in relative river stage can be neglected due to the limited extent of the delta, when
compared to the length of a discharge wave. This permits to consider the river discharge
at the upstream border of the delta as being normative for the entire delta. Downstream
HG relations within the delta will be determined primarily by the interaction between
tides and discharge distribution at bifurcations.
Mahakam delta tidal river network
The Mahakam delta has prograded about 60 km over the past 5000 years, resulting in a
quasi-symmetric network of tidal and distributary channels. The subaerial delta nowadays
covers some 1800 km2, consisting of mangrove areas near the shore, Nypa swamps in the
central areas, and lowland forest near the apex, corresponding to the fist bifurcation.
At the apex, the Mahakam River drains about 75.000 km2. From available rainfall data and
the size of the drainage basin, the annual mean discharge was estimated by Allen and
Chambers (1998) to be in the order of 3000 m3 sec-1. Floods of up to 5000 m3 sec-1
may occur in the upper and middle reaches of the catchment, which is separated from
the river mouth of the drainage basin by a subsiding area characterized by a low relief
alluvial plain and several large lakes, located some 150 km upstream of the delta
plain (Roberts and Sydow, 2003). The lakes create a buffer capacity causing the
dampening of the flood surges (Allen and Chambers, 1998) and effectively level off
Mahakam river floods, resulting in a relatively constant discharge in the lower reaches
of the Mahakam river, and in the delta. The absence of peaks in river discharge has
resulted in a delta plain that neither features natural levees nor crevasse splays,
and avulsions of distributary channels have never taken place. As the delta prograded,
bifurcations of the fluvial distributaries occurred about every 10 km. The channels in
the Mahakam have variable depths generally ranging in between 3 to 12 m.
There are three reasons that render the Mahakam delta suitable to study HG relations in a
tidal network. First, morphodynamic changes in the distributaries are small. Morphology
changes influence the at-site as well as downstream HG relations and morphological
activity therefore limits the time span over which HG relations are valid. The distributary
channels in the Mahakam delta are straight and contain a meandering thalweg. Analysis of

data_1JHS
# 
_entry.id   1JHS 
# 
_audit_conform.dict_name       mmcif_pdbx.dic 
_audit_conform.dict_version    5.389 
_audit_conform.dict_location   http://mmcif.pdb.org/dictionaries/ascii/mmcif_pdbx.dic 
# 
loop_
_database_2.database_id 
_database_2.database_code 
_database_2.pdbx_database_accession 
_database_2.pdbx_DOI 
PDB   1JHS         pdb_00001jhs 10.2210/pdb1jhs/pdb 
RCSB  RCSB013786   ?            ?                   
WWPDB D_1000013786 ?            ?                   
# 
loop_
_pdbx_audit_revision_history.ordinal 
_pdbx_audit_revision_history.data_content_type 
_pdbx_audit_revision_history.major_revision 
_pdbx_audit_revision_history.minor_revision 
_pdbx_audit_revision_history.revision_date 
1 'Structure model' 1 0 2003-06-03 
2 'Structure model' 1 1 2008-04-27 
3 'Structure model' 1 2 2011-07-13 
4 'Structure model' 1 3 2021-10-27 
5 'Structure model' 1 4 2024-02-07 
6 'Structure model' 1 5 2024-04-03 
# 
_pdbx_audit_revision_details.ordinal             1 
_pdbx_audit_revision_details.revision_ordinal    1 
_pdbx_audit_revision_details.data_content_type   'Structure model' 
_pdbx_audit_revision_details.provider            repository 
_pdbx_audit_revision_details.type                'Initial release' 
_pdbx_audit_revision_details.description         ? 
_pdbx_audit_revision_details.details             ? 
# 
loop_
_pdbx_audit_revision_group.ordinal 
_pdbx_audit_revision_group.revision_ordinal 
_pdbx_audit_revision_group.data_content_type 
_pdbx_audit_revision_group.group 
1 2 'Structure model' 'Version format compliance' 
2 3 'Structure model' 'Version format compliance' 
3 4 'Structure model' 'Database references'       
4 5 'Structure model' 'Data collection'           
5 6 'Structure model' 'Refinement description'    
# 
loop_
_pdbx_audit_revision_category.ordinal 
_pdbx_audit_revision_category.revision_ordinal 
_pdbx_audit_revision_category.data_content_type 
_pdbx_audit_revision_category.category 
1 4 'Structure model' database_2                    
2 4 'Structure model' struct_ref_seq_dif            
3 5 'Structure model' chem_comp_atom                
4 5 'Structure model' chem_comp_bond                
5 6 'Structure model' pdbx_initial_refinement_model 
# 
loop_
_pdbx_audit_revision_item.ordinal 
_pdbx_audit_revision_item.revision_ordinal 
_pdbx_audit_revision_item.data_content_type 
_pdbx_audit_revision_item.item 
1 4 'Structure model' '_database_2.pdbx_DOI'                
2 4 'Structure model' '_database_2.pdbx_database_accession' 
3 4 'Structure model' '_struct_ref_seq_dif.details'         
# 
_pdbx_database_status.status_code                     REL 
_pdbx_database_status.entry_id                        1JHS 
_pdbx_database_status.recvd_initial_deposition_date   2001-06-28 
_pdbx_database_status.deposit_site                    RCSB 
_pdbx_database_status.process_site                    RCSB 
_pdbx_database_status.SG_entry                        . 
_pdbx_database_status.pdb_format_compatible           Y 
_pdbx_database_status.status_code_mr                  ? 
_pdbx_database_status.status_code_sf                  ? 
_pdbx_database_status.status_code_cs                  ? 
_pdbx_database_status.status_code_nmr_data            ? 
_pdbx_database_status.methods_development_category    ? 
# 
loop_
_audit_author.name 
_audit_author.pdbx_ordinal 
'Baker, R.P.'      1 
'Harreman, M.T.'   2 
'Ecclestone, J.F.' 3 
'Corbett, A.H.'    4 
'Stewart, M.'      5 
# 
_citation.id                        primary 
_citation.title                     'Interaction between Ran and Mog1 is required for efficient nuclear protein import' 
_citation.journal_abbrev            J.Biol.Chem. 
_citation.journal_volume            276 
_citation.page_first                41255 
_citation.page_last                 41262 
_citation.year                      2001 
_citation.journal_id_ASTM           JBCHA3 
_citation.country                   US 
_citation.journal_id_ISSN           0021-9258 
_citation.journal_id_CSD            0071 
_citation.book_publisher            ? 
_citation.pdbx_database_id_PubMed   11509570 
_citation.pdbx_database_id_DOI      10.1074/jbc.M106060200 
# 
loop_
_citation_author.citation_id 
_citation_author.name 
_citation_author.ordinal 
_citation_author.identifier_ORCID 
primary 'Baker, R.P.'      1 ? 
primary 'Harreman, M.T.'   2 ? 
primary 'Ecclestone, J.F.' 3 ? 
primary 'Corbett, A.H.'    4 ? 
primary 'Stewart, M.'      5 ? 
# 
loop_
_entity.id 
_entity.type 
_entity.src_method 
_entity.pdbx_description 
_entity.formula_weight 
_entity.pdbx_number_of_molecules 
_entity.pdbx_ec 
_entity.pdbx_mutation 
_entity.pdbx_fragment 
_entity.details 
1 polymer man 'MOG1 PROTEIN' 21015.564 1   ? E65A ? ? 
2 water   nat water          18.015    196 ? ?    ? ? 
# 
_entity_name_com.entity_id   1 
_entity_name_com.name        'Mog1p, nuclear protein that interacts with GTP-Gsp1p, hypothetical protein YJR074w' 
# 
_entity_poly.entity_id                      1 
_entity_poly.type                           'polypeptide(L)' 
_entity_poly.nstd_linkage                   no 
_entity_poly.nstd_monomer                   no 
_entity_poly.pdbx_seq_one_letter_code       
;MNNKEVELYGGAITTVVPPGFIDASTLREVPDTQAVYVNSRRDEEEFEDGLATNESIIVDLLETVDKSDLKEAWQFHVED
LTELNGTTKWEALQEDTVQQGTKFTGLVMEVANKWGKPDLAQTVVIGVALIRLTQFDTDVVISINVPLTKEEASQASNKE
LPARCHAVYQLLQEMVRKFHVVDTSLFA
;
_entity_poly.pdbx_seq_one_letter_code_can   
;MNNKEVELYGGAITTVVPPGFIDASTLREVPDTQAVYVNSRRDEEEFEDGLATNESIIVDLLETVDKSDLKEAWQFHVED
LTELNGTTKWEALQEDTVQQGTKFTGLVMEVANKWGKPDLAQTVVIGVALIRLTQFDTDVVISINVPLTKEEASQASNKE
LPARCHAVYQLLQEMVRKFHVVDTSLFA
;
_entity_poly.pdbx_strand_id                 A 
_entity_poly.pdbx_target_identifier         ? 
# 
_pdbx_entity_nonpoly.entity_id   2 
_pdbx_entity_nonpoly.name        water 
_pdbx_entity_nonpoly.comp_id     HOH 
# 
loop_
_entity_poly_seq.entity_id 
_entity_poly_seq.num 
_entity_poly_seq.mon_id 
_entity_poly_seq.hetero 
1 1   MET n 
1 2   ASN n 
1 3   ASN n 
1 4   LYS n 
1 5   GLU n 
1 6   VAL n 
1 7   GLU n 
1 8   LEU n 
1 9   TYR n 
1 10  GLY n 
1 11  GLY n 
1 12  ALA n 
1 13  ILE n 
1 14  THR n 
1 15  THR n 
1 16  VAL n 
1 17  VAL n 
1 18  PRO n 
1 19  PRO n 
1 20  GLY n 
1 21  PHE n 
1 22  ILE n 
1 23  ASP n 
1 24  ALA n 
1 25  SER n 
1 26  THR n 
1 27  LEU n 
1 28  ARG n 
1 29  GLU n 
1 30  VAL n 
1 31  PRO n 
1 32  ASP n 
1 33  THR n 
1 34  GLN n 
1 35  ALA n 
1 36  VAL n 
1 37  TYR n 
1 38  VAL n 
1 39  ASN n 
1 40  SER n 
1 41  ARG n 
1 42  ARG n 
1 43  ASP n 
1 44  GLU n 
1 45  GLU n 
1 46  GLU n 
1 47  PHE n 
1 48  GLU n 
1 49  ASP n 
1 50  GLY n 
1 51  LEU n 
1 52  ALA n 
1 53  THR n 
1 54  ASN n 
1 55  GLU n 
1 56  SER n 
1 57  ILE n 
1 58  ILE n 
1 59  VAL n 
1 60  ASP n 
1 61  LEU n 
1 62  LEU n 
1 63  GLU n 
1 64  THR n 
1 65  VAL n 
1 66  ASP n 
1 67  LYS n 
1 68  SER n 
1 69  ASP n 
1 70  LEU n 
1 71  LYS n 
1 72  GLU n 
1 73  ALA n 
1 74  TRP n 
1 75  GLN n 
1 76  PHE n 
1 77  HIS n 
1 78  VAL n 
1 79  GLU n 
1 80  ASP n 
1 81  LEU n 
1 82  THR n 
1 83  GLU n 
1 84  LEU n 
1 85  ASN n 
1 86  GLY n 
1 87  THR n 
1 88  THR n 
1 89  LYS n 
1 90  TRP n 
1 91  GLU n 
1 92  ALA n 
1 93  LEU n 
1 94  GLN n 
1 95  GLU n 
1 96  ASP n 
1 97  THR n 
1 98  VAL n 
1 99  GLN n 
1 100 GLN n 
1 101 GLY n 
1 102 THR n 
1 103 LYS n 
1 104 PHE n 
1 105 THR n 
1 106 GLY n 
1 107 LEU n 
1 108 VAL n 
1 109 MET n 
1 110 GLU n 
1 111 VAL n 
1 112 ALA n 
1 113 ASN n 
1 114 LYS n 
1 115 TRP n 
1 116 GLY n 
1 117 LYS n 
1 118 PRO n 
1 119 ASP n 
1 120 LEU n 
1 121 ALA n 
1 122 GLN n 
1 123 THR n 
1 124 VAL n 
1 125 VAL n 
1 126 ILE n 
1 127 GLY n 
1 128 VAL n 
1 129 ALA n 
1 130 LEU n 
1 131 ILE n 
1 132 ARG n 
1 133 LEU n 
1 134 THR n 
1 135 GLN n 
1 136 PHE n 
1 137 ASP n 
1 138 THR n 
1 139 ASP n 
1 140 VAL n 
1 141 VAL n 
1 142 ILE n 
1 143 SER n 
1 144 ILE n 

aerial photographs dating back some 50 years has confirmed that channel locations are
virtually fixed (Allen et al. 1976). Secondly, the absence of floodplains and the geometrical
structure of the Mahakam delta justifies the view of the delta as a channel network.
Understanding of detailed flow characteristics, e.g. at the location of a bifurcation,
requires a two-dimensional approach that accounts for three-dimensional effects (cf.
Blanckaert and De Vriend, 2003).
Figure 1 Mahakam delta channel network
A final aspect that facilitates HG analysis in the Mahakam tidal channel network is that
baroclinic influences in the distributary channels are limited, which was established
during the pilot phase of the project. During the dry season, salinity intrusion typical
of estuaries was established to be confined to the first 20 km upstream of the river mouth
of the southernmost distributary. The distributary channel subjected to study is the deepest
channel of the Mahakam delta, which is maintained at depth to keep the city of Samarinda
accessible. The other distributaries are shallower, and therefore are expected to experience
a weaker salinity influence. During the wet season, high discharges further push back the
saline wedges. Our proposed analysis will be focussed on the distributary reaches free of
substantial density differences, which also cause water slope differences and effect HG relations.
Field campaigns are planned in the wet season of 2006/2007 and in the dry season of 2007, consisting of:
detailed bathymetry mapping on the basis of echo soundings
surface elevation measurements with arrays of self-contained pressure sensors
discharge / turbidity measurements with an Acoustic Doppler Current Profiler (ADCP)
turbidity monitoring with a self-cleaning Optical Backscatter (OBS) sensor.